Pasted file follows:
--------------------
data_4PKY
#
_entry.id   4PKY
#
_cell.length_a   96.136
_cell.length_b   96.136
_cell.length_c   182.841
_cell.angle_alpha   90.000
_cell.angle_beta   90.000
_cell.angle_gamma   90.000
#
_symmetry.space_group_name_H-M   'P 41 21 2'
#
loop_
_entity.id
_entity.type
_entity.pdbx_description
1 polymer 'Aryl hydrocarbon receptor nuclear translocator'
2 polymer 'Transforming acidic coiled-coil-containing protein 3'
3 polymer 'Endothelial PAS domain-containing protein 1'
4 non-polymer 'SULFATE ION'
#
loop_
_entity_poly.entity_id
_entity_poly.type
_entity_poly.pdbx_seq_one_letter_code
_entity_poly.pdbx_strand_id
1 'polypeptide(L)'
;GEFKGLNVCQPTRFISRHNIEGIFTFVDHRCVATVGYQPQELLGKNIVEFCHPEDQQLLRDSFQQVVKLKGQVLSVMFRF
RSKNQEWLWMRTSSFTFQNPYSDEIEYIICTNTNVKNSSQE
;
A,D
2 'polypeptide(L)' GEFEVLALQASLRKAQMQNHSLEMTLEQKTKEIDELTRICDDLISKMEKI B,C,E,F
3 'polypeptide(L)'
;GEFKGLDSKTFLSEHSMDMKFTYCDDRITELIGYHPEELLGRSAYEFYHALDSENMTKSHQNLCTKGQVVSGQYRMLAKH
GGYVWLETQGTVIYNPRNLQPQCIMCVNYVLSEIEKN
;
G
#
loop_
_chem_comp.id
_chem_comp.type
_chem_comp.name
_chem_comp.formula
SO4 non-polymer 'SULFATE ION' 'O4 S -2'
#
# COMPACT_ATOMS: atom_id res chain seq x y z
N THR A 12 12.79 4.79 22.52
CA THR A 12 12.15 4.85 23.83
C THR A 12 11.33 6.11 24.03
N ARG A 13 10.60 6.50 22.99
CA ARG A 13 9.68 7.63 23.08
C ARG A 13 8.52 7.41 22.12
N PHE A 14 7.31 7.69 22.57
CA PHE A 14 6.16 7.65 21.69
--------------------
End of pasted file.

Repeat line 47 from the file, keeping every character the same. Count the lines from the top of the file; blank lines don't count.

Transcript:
# COMPACT_ATOMS: atom_id res chain seq x y z